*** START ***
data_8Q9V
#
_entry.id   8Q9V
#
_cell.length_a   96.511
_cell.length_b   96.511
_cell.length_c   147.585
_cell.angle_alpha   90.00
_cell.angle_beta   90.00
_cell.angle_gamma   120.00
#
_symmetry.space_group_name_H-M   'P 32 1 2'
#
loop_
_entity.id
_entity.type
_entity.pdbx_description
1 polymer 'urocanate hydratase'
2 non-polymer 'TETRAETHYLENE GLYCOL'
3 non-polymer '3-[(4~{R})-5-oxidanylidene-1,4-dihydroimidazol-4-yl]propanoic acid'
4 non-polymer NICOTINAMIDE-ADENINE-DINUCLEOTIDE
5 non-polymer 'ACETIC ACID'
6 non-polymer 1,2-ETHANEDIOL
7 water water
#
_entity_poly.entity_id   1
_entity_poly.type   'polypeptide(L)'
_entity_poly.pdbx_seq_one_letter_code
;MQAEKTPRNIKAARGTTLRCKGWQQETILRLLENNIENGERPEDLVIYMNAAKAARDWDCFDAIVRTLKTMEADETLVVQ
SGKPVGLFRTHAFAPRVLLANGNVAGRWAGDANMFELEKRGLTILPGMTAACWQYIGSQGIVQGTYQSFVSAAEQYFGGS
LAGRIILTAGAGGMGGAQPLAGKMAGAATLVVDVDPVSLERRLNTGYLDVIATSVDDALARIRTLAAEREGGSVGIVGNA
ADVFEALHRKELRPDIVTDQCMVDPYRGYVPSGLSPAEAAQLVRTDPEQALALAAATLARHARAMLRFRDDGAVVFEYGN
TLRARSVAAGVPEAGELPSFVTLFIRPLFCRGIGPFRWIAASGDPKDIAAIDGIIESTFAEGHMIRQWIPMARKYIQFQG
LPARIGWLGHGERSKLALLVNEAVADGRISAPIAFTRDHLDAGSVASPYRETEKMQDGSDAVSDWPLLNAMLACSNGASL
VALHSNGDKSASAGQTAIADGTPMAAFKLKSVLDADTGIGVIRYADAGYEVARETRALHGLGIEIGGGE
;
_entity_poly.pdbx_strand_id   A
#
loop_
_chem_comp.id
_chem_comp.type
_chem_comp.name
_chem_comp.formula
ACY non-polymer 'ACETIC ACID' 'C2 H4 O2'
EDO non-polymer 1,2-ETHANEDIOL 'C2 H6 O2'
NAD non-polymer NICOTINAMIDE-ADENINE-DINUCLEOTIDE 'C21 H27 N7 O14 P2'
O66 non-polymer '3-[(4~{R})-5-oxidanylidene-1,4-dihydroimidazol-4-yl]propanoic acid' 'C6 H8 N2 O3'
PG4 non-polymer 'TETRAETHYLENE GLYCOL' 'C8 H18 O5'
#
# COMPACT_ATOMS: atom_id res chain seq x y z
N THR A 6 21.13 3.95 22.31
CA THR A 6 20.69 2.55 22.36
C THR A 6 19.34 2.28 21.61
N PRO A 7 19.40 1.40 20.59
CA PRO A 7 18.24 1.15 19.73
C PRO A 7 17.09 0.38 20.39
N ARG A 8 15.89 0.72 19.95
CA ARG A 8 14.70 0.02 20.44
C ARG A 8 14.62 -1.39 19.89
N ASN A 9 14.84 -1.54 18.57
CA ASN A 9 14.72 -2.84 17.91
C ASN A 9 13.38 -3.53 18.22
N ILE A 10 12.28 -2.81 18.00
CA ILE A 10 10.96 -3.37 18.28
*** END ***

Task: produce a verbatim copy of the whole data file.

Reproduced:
data_8Q9V
#
_entry.id   8Q9V
#
_cell.length_a   96.511
_cell.length_b   96.511
_cell.length_c   147.585
_cell.angle_alpha   90.00
_cell.angle_beta   90.00
_cell.angle_gamma   120.00
#
_symmetry.space_group_name_H-M   'P 32 1 2'
#
loop_
_entity.id
_entity.type
_entity.pdbx_description
1 polymer 'urocanate hydratase'
2 non-polymer 'TETRAETHYLENE GLYCOL'
3 non-polymer '3-[(4~{R})-5-oxidanylidene-1,4-dihydroimidazol-4-yl]propanoic acid'
4 non-polymer NICOTINAMIDE-ADENINE-DINUCLEOTIDE
5 non-polymer 'ACETIC ACID'
6 non-polymer 1,2-ETHANEDIOL
7 water water
#
_entity_poly.entity_id   1
_entity_poly.type   'polypeptide(L)'
_entity_poly.pdbx_seq_one_letter_code
;MQAEKTPRNIKAARGTTLRCKGWQQETILRLLENNIENGERPEDLVIYMNAAKAARDWDCFDAIVRTLKTMEADETLVVQ
SGKPVGLFRTHAFAPRVLLANGNVAGRWAGDANMFELEKRGLTILPGMTAACWQYIGSQGIVQGTYQSFVSAAEQYFGGS
LAGRIILTAGAGGMGGAQPLAGKMAGAATLVVDVDPVSLERRLNTGYLDVIATSVDDALARIRTLAAEREGGSVGIVGNA
ADVFEALHRKELRPDIVTDQCMVDPYRGYVPSGLSPAEAAQLVRTDPEQALALAAATLARHARAMLRFRDDGAVVFEYGN
TLRARSVAAGVPEAGELPSFVTLFIRPLFCRGIGPFRWIAASGDPKDIAAIDGIIESTFAEGHMIRQWIPMARKYIQFQG
LPARIGWLGHGERSKLALLVNEAVADGRISAPIAFTRDHLDAGSVASPYRETEKMQDGSDAVSDWPLLNAMLACSNGASL
VALHSNGDKSASAGQTAIADGTPMAAFKLKSVLDADTGIGVIRYADAGYEVARETRALHGLGIEIGGGE
;
_entity_poly.pdbx_strand_id   A
#
loop_
_chem_comp.id
_chem_comp.type
_chem_comp.name
_chem_comp.formula
ACY non-polymer 'ACETIC ACID' 'C2 H4 O2'
EDO non-polymer 1,2-ETHANEDIOL 'C2 H6 O2'
NAD non-polymer NICOTINAMIDE-ADENINE-DINUCLEOTIDE 'C21 H27 N7 O14 P2'
O66 non-polymer '3-[(4~{R})-5-oxidanylidene-1,4-dihydroimidazol-4-yl]propanoic acid' 'C6 H8 N2 O3'
PG4 non-polymer 'TETRAETHYLENE GLYCOL' 'C8 H18 O5'
#
# COMPACT_ATOMS: atom_id res chain seq x y z
N THR A 6 21.13 3.95 22.31
CA THR A 6 20.69 2.55 22.36
C THR A 6 19.34 2.28 21.61
N PRO A 7 19.40 1.40 20.59
CA PRO A 7 18.24 1.15 19.73
C PRO A 7 17.09 0.38 20.39
N ARG A 8 15.89 0.72 19.95
CA ARG A 8 14.70 0.02 20.44
C ARG A 8 14.62 -1.39 19.89
N ASN A 9 14.84 -1.54 18.57
CA ASN A 9 14.72 -2.84 17.91
C ASN A 9 13.38 -3.53 18.22
N ILE A 10 12.28 -2.81 18.00
CA ILE A 10 10.96 -3.37 18.28